¶5 It was held in that case that the venue of the action of the purchaser for damages against the coal company was in Muskogee county, where the principal office or place of business of the coal company was, or in Okmulgee county where the company failed to deliver the coal as provided in the contract. In the instant case, the signing of the order at Butler, in Custer county, did not, of itself, cause the action, or any part thereof, to arise in that county. Such order was a mere offer to purchase and did not become a contract, if at all, until duly approved by the general office of defendant at Enid, in Garfield county. This is elementary. It will be observed from the form of said orders, shown above, that defendant was to ship the merchandise to one of the partners at Butler, Okla., on sight draft with bill of lading attached; that if there should be an overcharge in freight and the railroad agent refused to deliver the oil upon presentation of bill of lading and demand for delivery of same, the plaintiff should pay the freight and send the expense bill to the defendant; that if such bill of lading should be delayed in the mails and the car arrive at destination, plaintiff should promptly wire defendant. If this order or offer became a valid contract by a proper approval--hereinafter disposed of--such contract bound defendant to deliver the oil to plaintiff at Butler, in Custer county. The right of plaintiff was to have tendered at Butler, in Custer county, at the bank named in said order, or under the custom of trade, at the office of the railway company, a bill of lading, the muniment of title to the oil, with sight draft attached. The corresponding duty of defendant was so to do. Clearly, the defendant reserved to itself the title to the oil until delivery of same at Butler, in Custer county, and payment by plaintiff for the same. Therefore, defendant breached this contract, if there was one, by its failure and refusal to deliver the oil at Butler, in Custer county. Consolidated Fuel Co. v. Gunn, supra, rules the instant case in this behalf. There was no error in overruling the special appearance and motion to quash summons.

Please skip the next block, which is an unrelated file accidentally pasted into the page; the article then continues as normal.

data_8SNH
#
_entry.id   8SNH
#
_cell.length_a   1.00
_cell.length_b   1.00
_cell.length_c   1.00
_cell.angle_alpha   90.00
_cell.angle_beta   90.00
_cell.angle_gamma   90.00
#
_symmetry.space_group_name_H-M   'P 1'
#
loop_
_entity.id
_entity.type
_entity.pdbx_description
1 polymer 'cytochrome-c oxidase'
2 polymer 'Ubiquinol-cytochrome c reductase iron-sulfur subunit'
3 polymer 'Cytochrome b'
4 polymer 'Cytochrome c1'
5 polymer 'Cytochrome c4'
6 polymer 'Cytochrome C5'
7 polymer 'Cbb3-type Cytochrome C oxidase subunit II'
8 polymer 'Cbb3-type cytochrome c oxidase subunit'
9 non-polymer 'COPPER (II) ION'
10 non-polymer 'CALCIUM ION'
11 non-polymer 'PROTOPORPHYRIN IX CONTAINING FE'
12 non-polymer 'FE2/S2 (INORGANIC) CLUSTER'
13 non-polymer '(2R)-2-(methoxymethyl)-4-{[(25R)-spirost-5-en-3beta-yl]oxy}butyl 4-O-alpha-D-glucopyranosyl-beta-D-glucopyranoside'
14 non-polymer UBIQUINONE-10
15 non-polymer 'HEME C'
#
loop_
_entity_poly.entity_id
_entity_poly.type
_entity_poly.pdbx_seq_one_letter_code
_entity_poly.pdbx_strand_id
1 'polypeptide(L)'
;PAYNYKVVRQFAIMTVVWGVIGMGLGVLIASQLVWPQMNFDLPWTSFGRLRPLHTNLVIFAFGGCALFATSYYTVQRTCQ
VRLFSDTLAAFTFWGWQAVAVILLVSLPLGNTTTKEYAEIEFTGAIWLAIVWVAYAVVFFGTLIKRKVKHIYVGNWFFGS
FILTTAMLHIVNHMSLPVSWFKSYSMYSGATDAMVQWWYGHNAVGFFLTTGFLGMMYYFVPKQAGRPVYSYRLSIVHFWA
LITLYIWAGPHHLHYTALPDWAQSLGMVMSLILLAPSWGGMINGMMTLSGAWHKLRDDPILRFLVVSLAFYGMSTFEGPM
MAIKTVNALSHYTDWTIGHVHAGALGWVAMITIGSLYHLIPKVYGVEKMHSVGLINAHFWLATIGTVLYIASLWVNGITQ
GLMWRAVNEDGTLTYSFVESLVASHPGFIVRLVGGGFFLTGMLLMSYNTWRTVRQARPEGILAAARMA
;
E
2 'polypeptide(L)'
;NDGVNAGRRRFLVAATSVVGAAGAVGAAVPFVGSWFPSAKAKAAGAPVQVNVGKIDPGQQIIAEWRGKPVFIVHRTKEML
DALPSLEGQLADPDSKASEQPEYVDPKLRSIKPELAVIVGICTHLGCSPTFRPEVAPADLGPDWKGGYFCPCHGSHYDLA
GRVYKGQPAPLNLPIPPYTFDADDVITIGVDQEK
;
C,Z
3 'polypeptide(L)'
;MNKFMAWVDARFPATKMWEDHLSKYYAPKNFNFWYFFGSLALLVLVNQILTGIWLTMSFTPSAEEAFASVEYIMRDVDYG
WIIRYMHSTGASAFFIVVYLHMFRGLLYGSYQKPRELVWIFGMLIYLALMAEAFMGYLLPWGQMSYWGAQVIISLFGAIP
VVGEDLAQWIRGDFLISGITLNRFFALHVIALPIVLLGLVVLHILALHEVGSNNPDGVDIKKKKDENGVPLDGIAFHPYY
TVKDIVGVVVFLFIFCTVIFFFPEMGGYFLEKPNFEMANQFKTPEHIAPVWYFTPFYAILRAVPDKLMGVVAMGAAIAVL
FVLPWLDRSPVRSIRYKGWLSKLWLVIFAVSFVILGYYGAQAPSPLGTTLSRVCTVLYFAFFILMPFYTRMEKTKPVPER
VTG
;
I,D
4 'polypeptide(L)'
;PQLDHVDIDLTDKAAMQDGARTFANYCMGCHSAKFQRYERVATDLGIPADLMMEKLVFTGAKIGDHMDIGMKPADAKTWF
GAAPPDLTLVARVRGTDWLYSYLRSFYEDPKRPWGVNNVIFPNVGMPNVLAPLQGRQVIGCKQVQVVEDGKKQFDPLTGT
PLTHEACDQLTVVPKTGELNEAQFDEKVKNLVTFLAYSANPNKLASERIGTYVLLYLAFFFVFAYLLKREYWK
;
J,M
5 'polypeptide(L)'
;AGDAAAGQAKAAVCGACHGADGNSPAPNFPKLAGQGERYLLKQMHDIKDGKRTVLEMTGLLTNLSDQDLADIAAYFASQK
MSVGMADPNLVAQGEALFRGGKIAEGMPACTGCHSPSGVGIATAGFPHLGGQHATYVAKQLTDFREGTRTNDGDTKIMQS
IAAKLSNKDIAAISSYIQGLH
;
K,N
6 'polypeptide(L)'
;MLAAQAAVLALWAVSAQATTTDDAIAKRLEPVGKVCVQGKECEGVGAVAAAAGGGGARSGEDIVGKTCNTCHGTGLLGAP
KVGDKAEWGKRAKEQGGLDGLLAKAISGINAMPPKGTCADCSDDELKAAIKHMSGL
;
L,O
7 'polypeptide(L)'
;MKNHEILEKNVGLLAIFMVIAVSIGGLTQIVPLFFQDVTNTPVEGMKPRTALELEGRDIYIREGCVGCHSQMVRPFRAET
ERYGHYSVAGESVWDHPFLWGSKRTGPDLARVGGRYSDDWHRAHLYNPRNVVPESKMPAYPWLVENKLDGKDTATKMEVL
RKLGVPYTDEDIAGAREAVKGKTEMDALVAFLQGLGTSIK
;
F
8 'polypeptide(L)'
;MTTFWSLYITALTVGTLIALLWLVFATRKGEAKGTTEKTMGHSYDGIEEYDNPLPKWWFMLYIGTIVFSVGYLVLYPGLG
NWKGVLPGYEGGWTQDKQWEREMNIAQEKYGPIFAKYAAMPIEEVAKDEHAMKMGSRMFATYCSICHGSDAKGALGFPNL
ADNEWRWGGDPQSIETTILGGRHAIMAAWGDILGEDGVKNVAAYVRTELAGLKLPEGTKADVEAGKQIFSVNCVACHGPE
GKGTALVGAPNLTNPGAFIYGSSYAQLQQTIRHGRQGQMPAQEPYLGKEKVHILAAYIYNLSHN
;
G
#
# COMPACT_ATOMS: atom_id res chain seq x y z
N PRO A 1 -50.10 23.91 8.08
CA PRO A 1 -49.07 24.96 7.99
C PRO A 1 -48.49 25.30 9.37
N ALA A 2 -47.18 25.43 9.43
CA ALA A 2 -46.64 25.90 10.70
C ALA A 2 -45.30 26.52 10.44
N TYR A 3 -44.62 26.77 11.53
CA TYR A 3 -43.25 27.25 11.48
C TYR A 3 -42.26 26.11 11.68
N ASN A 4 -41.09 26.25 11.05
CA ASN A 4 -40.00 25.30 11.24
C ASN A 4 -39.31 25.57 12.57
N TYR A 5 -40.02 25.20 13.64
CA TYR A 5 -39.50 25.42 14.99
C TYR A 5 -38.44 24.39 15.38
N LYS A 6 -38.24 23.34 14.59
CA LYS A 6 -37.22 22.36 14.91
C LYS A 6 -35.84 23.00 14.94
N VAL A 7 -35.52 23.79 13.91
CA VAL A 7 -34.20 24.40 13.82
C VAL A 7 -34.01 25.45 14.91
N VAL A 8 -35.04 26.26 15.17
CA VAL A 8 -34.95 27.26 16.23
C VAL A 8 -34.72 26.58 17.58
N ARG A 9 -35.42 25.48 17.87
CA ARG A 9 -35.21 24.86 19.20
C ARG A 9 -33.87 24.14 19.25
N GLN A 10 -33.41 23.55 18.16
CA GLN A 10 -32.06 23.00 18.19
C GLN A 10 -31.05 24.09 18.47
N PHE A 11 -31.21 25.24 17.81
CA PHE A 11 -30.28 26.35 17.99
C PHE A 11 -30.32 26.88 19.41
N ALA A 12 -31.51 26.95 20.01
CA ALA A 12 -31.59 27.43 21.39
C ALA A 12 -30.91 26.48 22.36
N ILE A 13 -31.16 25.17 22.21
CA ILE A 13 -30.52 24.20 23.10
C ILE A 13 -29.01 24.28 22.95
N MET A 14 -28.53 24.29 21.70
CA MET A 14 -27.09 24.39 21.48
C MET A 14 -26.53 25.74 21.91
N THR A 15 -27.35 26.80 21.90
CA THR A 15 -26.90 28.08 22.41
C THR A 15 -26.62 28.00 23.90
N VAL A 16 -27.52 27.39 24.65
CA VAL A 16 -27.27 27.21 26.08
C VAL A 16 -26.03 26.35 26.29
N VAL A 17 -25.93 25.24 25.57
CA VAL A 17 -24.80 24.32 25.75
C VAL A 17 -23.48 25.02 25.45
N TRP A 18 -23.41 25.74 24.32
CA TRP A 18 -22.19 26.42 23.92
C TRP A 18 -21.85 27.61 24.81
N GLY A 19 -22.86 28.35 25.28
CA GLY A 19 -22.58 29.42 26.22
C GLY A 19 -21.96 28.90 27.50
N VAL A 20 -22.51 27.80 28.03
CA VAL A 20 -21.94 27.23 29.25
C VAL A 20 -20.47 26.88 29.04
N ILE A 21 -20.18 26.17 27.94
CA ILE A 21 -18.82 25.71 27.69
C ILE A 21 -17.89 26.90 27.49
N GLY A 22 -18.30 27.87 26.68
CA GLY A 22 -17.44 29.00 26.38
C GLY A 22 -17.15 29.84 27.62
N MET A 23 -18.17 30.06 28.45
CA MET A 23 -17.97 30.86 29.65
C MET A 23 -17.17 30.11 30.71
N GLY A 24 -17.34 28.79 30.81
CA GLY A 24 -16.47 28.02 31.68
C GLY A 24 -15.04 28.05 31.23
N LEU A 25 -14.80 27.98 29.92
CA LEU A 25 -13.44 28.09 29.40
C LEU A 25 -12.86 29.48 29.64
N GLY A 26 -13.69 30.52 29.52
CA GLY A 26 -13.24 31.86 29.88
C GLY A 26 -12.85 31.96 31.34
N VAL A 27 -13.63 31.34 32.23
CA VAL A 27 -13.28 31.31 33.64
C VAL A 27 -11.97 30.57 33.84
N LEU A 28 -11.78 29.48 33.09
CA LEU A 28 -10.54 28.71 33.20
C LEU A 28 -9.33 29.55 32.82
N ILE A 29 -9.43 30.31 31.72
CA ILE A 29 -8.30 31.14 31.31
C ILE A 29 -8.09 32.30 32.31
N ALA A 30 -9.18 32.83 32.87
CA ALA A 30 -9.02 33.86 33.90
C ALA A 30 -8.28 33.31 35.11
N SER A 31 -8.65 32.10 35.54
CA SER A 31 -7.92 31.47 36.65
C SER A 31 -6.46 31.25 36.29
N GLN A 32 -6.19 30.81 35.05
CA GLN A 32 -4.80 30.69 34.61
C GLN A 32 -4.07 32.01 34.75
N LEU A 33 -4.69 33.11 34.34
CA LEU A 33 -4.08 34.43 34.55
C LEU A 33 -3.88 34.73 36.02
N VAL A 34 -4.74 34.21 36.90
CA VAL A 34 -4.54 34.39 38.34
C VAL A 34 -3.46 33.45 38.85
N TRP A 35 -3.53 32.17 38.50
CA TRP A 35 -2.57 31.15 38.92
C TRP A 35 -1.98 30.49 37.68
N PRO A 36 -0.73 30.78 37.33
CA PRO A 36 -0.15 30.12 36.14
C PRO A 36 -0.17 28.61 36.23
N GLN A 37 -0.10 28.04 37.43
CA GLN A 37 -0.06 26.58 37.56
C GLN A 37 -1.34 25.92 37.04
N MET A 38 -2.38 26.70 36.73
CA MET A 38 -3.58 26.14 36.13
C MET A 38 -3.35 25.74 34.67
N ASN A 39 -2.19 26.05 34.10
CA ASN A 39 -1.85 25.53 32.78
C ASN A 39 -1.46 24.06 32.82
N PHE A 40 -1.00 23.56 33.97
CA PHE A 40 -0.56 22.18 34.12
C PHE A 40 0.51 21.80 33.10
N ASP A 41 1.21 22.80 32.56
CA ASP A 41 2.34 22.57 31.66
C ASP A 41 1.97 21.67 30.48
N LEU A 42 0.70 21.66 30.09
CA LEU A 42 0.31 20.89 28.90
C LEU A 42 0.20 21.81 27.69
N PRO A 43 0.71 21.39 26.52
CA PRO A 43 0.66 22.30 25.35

¶6 2, 3. The next important question argued by defendant, under several assignments of error, and particularly under its assignment that the court erred in overruling demurrer to the evidence is, that plaintiff failed to prove a valid contract for the purchase of such oil. The statute of frauds, section 5034, statutes, supra, provides, inter alia, in substance, that an agreement for the sale of goods at a price of not less than $ 50, unless the buyer accept part thereof or pay at the same time part of the purchase money, shall be invalid unless the same, or some note or memorandum thereof, be in writing and subscribed by the party to be charged, or by his agent. Plaintiff claimed that on receipt of said orders by defendant, the latter mailed, and plaintiff received, a duly signed letter fully approving such orders. This, defendant denied. Plaintiff claimed said letter was lost, and made secondary proof thereof, tending to support such claim Plaintiff also introduced a letter duly signed by defendant, addressed to and received by plaintiff, dated February 17, 1920, as follows: